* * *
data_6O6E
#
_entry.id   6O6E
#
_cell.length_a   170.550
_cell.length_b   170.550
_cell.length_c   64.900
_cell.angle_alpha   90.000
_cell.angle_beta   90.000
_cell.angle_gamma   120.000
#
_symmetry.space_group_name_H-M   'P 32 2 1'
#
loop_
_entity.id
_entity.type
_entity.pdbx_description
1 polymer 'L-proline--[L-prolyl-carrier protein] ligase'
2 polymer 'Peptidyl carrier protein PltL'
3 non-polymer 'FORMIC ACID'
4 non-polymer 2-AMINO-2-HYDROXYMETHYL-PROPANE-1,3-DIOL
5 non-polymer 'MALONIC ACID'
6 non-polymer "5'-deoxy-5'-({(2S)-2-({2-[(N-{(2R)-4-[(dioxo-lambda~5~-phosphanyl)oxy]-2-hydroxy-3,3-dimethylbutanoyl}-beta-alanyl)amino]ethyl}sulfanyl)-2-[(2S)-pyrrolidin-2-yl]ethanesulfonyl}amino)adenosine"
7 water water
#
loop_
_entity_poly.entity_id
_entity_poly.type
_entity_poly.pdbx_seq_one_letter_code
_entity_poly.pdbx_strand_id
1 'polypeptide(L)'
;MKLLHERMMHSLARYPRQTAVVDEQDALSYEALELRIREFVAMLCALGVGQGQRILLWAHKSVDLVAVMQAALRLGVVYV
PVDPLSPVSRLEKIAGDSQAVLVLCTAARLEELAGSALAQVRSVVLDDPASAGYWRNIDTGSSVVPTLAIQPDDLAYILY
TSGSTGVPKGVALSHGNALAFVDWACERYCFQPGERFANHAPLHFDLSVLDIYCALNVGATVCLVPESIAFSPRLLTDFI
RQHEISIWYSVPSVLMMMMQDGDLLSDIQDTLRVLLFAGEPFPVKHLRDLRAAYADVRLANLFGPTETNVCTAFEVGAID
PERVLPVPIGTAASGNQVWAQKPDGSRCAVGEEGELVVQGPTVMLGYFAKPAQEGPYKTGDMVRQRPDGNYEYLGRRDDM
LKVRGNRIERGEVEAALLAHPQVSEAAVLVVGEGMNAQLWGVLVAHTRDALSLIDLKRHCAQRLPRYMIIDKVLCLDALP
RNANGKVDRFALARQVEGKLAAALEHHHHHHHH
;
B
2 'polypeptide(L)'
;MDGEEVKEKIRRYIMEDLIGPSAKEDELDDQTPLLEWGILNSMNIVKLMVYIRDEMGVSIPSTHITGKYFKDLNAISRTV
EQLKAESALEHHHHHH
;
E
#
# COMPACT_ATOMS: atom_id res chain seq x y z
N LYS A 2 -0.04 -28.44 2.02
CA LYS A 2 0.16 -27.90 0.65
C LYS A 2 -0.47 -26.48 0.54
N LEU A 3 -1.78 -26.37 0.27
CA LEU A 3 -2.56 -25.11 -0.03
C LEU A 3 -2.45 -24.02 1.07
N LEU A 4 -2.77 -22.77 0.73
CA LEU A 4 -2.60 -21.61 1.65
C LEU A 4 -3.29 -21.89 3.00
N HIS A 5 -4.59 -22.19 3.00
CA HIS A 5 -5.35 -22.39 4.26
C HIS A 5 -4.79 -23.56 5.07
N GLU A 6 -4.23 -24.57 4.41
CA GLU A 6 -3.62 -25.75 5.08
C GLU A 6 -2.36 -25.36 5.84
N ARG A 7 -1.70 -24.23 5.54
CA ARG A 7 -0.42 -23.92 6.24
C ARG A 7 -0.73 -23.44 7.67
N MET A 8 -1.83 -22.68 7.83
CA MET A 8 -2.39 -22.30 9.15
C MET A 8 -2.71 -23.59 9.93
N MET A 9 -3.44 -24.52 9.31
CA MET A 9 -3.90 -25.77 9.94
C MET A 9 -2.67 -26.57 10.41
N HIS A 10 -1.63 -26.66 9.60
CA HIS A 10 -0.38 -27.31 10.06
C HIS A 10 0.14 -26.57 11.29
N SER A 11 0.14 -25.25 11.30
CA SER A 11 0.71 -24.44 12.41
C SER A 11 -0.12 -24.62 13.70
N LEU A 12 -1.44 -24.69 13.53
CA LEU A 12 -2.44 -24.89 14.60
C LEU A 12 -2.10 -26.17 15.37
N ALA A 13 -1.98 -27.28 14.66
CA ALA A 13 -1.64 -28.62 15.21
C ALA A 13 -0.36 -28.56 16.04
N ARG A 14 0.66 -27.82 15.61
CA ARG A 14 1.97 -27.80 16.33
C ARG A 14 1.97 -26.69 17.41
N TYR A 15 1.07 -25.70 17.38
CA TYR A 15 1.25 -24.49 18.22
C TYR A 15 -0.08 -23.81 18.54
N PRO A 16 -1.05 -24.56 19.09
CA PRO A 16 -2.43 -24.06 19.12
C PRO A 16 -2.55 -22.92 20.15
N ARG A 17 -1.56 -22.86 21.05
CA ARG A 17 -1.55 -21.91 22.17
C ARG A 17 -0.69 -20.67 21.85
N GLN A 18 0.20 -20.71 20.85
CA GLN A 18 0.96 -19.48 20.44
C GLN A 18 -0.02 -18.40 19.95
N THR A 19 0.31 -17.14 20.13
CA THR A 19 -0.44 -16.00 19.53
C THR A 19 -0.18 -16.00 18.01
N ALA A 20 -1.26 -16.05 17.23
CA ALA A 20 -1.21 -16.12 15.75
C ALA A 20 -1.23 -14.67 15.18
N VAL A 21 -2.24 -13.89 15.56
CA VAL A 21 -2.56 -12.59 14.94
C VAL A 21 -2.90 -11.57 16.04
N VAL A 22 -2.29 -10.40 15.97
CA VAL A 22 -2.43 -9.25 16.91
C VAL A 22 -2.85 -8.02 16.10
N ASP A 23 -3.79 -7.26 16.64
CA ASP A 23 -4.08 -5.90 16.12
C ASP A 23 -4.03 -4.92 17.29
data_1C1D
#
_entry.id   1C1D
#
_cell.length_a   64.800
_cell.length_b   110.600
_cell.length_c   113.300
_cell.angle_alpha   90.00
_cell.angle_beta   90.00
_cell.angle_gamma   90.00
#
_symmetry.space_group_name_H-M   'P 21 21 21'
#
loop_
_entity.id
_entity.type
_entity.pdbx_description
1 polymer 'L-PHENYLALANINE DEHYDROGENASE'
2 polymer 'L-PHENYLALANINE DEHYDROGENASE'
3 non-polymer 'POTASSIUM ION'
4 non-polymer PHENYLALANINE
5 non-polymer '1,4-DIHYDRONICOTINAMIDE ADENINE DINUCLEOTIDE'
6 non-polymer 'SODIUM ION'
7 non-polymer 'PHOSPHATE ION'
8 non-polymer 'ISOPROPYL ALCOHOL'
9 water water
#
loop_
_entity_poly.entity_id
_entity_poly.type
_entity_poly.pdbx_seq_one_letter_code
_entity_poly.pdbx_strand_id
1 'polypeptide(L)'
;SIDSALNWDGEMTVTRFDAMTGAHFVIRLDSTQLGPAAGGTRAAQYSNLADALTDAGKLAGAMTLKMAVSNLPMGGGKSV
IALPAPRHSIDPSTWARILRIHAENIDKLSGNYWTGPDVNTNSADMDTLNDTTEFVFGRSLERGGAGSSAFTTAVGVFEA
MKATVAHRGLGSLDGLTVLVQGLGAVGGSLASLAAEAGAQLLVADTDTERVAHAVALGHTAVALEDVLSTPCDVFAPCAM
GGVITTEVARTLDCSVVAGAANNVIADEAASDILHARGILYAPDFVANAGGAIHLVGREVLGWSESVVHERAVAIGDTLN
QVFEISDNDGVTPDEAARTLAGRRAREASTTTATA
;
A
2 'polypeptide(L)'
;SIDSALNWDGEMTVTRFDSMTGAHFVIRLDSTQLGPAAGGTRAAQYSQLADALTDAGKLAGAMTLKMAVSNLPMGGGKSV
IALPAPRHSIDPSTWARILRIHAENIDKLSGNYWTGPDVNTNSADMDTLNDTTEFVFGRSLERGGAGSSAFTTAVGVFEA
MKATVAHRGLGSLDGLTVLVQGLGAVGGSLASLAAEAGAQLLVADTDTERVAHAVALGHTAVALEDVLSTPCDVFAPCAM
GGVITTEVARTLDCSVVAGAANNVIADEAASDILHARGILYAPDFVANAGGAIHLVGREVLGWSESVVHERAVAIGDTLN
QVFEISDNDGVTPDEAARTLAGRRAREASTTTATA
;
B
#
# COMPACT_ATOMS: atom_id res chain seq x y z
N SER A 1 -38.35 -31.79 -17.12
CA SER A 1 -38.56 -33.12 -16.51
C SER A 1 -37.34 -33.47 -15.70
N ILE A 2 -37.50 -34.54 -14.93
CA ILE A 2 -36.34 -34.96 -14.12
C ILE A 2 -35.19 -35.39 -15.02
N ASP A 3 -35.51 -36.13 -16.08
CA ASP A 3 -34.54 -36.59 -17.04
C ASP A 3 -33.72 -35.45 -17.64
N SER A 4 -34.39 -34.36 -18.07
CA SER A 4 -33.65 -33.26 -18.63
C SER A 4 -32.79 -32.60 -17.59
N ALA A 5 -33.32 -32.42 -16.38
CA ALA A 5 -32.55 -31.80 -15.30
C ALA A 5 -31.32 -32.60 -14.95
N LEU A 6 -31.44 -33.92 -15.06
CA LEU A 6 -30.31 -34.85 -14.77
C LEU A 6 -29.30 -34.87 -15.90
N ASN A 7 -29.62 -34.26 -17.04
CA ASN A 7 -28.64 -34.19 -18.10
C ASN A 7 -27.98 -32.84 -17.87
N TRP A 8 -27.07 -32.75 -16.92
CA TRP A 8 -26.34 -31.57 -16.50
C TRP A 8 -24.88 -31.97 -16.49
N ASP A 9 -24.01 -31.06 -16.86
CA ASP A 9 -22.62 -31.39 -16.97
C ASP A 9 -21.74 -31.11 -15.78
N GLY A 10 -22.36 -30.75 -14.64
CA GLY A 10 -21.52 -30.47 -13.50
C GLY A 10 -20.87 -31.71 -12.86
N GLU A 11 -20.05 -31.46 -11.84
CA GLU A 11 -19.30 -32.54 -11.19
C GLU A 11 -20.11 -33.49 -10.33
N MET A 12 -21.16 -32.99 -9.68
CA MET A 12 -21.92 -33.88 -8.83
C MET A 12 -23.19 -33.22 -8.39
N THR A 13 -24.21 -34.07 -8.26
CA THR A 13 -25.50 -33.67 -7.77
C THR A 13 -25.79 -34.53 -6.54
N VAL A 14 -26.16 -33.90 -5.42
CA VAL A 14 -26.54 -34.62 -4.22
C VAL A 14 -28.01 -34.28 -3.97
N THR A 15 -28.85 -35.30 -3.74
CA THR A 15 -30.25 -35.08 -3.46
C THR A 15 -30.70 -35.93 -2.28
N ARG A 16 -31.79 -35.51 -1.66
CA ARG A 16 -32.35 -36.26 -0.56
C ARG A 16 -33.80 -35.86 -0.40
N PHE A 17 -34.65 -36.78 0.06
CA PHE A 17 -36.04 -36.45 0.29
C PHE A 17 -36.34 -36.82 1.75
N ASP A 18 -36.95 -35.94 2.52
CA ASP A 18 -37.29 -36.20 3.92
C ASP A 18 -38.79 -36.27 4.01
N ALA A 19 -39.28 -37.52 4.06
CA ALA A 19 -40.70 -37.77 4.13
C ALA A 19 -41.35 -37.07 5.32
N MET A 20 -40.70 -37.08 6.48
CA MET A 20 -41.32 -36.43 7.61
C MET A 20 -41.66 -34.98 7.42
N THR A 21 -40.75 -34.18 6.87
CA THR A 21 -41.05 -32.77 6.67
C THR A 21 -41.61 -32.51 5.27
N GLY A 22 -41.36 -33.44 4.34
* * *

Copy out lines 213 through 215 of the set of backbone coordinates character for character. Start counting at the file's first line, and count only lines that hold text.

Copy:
CA PHE A 17 -36.04 -36.45 0.29
C PHE A 17 -36.34 -36.82 1.75
N ASP A 18 -36.95 -35.94 2.52